Mail-in ballots now central feature of election

After questioning their legitimacy, Trump suddenly a fan -- in Florida

IT’S NOW CLEAR that mailed ballots will assume a prominent role in the November presidential election. The only question is whether that role ends up being to helpfully expand access to the franchise to millions of Americans wary of heading to polling places during a pandemic, or to create mass chaos and uncertainty about the election. It could also do some of both.

The Washington Post says at least 77 percent of American voters will be able to cast ballots by mail in November, a seismic shift in how presidential elections are decided. Such an enormous change is raising anxiety levels among election officials responsible for managing the process.

Weeks after two tightly contested June 23 congressional primaries in New York City, officials had yet to declare winners in the race. (One of the two races was finally called yesterday.) Gov. Andrew Cuomo and other officials traded charges about who was at fault. The US Postal Service came in for criticism over its ability to handle a deluge of mailed ballots — concerns that have only intensified amid reports of a nationwide slowdown in mail delivery. Some voters only received ballots the day before they were due, and officials had trouble determining which ballots were too late to be counted because postage was prepaid and many ballots lacked a postmark date.

“This election is a canary in the coal mine,” one of the congressional candidates said, suggesting it does not bode well for the November election.

The political data website FiveThirtyEight tried to get a handle on how things might go in the fall by looking at all the experience with mailed ballots since the pandemic erupted in March. It looked at the 37 states plus Washington, DC, that have held presidential primaries or statewide elections since March. The first conclusion to draw is that states attempting to get voters to cast ballots by mail were “wildly successful” at getting them to do so. The analysis found that in 25 of the 35 states for which such data are available, a majority of ballots were cast by mail. On the whole, the mailed ballot option seems to boost overall turnout.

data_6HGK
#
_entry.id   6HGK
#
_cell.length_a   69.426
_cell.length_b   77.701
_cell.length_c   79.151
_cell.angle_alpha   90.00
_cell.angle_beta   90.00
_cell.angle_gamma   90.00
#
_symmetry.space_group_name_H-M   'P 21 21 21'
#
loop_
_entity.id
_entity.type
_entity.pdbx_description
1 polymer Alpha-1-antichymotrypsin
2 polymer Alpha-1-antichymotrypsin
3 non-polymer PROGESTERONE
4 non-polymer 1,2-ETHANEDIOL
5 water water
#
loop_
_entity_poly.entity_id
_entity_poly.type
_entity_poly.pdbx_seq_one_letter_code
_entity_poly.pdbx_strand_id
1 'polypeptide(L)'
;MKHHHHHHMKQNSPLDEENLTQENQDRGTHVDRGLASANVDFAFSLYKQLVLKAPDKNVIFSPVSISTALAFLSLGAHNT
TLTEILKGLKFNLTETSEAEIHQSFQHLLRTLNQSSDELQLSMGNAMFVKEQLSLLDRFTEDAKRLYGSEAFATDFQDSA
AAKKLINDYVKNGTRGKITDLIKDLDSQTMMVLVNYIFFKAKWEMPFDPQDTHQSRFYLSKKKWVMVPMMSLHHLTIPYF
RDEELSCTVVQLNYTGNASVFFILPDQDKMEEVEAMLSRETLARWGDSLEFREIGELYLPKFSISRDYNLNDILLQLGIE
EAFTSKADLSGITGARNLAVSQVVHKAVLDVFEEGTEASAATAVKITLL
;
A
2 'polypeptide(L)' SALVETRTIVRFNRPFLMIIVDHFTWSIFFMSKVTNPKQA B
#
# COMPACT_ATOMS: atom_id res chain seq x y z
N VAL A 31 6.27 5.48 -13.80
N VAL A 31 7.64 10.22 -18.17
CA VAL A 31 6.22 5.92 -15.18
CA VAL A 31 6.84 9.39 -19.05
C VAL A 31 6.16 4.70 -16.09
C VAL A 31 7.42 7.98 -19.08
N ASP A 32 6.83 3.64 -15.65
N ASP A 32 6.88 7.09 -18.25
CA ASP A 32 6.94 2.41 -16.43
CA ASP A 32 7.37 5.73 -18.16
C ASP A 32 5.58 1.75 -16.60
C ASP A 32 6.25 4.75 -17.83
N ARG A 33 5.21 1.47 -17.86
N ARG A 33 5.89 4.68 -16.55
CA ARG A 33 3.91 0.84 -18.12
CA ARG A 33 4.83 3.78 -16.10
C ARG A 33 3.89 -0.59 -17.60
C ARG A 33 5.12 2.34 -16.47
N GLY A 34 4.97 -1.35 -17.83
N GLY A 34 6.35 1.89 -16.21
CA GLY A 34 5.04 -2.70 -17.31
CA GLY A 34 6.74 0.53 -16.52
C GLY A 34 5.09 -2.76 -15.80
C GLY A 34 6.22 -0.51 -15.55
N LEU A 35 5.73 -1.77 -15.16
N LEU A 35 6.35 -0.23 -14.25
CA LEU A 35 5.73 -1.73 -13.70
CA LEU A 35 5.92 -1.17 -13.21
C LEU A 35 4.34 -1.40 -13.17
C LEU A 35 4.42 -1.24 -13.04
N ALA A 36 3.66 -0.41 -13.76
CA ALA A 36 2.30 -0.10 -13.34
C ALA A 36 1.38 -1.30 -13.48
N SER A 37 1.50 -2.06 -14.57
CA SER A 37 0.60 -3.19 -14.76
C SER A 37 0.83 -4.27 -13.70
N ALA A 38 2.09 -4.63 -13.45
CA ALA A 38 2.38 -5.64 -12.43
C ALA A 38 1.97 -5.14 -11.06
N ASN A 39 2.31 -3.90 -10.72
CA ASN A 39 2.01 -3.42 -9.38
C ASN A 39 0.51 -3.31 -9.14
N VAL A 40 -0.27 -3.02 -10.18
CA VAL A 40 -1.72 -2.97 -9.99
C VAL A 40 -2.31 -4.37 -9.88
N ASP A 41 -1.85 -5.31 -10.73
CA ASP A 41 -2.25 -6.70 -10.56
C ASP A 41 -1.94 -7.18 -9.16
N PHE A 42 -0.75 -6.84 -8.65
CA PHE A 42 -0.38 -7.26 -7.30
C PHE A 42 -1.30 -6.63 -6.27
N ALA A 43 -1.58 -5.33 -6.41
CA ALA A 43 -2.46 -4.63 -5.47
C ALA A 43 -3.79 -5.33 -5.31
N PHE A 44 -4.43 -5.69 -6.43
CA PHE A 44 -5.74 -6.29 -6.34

While there were problems with mailed ballots not being received by voters and other issues related to remote voting, one of the biggest problems encountered was long lines at polling places, as states reduced the number of in-person locations to vote. Last month, Newton’s city clerk told CommonWealth he was busy recruiting younger poll workers for the fall as many of the city’s regular poll workers were opting out of working this year because they are in older, higher-risk age categories.

Massachusetts has sent all 4.6 million registered voters applications to receive mail-in ballots for the September 1 primary and November 3 general election.

Looming over the whole mailed ballot issue has been President Trump’s incessant railing against the practice. He has continually lobbed the unfounded charge that mail-in ballots will result in massive voter fraud, setting the stage for questioning the election results.

His attacks have befuddled some leaders of the Republican Party, which has developed a better vote-by-mail operation than Democrats. Trump, never hobbled by the need for consistency, suddenly seems to have picked up on this. Yesterday, in a complete 180-degree turn, he declared that Florida — where polls show a tight race and where he’s counting on older voters who may be reluctant to head to polling places — was singularly well-prepared to oversee mail-in-voting, and he encouraged his supporters to cast votes there by mail.